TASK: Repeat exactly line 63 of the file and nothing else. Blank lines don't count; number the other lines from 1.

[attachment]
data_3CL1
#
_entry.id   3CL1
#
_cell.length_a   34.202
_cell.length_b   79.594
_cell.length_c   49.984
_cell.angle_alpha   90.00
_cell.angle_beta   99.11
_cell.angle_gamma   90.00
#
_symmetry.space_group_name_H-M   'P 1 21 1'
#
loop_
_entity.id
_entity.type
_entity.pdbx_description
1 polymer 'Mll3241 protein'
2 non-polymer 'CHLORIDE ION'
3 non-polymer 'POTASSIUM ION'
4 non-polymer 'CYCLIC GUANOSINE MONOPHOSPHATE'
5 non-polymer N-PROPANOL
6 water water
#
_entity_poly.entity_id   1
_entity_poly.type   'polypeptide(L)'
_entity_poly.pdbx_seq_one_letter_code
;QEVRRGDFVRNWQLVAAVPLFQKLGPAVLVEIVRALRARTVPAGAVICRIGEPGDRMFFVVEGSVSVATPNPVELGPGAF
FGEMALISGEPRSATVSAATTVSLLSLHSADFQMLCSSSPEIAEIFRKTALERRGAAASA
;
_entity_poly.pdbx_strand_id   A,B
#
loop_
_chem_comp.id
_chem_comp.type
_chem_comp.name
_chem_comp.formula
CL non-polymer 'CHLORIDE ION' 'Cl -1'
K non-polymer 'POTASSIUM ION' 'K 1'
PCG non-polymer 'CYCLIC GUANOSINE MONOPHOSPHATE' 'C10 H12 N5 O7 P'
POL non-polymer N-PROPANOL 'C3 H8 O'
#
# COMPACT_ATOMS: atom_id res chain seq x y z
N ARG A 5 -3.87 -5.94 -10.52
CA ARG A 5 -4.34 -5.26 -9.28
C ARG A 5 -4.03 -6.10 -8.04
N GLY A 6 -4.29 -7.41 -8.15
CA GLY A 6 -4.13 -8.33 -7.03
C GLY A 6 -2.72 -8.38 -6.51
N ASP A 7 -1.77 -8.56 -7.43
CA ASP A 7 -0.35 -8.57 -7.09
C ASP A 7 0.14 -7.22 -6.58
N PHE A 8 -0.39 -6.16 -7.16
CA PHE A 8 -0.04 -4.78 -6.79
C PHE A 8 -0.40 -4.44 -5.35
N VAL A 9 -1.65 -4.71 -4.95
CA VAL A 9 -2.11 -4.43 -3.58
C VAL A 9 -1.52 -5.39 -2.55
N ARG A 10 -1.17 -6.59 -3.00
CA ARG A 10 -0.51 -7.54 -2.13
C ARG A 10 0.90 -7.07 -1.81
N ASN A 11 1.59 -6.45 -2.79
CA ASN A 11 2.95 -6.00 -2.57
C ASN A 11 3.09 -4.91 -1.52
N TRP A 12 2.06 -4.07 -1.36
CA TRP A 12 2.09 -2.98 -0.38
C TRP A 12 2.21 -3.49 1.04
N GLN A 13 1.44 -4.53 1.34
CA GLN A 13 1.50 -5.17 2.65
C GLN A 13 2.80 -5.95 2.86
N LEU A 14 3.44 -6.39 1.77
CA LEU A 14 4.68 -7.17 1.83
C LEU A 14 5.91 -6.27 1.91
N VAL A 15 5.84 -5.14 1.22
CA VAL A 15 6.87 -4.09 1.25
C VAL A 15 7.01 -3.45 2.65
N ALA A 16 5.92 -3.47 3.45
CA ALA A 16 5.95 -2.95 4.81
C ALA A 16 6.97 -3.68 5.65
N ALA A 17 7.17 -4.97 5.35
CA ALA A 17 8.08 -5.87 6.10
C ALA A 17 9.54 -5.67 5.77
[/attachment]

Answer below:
CA ASN A 11 2.95 -6.00 -2.57